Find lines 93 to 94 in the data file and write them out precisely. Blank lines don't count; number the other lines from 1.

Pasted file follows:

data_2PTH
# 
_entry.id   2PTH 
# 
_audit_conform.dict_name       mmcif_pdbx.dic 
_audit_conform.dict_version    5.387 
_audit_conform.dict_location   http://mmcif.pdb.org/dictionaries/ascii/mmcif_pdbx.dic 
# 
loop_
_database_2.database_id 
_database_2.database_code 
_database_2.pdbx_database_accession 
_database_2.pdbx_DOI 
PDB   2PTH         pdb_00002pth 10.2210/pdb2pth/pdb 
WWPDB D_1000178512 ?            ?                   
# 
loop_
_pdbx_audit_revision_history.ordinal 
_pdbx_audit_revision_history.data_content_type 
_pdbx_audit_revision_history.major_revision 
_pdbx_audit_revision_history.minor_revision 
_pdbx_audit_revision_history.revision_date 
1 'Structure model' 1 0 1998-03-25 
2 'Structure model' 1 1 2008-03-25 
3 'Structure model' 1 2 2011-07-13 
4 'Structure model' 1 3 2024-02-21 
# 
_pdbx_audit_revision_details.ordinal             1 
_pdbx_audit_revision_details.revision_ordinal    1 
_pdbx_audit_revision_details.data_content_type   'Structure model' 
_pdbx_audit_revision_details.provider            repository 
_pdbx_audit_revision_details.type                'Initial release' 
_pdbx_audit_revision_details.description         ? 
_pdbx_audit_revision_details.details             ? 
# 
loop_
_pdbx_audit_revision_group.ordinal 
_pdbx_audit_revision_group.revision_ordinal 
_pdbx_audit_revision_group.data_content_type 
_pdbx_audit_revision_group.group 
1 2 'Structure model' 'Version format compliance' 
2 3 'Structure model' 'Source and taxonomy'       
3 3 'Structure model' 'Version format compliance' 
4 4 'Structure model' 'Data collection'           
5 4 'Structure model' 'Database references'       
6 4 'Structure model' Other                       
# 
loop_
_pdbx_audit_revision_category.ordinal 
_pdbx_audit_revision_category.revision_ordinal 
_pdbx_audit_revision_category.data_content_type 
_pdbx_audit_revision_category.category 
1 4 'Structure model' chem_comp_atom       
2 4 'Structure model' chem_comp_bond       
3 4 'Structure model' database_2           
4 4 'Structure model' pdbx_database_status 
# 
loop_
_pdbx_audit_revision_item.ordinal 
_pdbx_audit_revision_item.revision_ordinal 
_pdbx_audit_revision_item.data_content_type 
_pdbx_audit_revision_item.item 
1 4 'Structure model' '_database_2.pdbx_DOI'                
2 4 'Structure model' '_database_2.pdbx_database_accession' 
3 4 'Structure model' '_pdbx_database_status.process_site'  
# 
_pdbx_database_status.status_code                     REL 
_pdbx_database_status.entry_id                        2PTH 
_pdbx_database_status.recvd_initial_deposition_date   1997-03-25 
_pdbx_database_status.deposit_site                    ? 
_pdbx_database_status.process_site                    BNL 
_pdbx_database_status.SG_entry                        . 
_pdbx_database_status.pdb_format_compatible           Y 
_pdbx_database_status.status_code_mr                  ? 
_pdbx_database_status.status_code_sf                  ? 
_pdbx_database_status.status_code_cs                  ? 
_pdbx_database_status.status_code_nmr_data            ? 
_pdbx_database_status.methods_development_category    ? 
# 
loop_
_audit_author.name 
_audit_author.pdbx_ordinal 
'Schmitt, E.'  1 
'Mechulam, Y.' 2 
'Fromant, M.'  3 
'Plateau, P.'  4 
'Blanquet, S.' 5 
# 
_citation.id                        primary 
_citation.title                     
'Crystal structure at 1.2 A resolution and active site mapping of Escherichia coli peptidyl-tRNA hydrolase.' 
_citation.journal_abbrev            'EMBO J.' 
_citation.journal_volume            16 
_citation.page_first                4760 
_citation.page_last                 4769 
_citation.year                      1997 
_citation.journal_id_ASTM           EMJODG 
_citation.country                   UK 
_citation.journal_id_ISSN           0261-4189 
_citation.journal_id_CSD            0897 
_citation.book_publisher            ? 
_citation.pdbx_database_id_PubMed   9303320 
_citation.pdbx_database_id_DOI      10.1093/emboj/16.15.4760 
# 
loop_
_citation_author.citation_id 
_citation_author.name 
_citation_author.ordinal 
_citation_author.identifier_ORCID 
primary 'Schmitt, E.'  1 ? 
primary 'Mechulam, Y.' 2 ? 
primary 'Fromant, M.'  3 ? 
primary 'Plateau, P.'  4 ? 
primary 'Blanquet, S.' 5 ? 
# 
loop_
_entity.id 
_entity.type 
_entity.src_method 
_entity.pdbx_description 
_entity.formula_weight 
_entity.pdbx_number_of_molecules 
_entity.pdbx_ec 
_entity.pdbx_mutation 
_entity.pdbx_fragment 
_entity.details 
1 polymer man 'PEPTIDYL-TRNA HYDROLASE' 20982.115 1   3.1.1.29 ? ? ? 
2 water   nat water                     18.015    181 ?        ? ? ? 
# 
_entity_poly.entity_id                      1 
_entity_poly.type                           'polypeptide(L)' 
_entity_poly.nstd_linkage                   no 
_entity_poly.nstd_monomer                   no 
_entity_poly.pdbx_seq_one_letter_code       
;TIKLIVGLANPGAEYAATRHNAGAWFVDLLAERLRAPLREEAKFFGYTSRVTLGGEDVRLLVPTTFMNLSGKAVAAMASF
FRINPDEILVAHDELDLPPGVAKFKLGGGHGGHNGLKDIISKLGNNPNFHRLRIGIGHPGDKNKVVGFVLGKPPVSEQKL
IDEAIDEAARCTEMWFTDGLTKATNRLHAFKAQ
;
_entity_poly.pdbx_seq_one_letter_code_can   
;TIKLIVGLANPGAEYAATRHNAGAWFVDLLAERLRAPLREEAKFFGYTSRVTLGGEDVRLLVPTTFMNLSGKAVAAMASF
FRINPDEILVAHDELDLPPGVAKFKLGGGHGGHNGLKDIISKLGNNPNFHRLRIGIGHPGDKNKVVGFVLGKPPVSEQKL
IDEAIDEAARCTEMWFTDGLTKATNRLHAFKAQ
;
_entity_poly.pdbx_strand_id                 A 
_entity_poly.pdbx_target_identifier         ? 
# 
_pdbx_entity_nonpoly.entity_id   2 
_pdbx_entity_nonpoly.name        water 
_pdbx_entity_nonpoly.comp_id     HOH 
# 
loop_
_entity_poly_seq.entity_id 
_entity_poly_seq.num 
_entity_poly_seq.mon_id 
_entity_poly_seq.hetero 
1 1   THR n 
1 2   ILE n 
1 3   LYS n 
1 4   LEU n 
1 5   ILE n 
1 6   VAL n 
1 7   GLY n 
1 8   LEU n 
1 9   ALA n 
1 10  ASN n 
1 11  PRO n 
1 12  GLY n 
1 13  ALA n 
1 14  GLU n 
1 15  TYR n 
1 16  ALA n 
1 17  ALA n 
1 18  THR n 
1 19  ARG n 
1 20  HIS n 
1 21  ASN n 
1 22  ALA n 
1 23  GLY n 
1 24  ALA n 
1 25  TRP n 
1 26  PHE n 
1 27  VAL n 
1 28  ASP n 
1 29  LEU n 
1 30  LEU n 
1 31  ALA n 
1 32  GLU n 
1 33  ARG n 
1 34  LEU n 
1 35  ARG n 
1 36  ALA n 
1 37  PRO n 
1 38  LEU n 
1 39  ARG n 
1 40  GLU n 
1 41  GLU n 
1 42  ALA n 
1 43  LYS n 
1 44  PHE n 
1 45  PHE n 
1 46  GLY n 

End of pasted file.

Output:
_citation.journal_volume            16 
_citation.page_first                4760 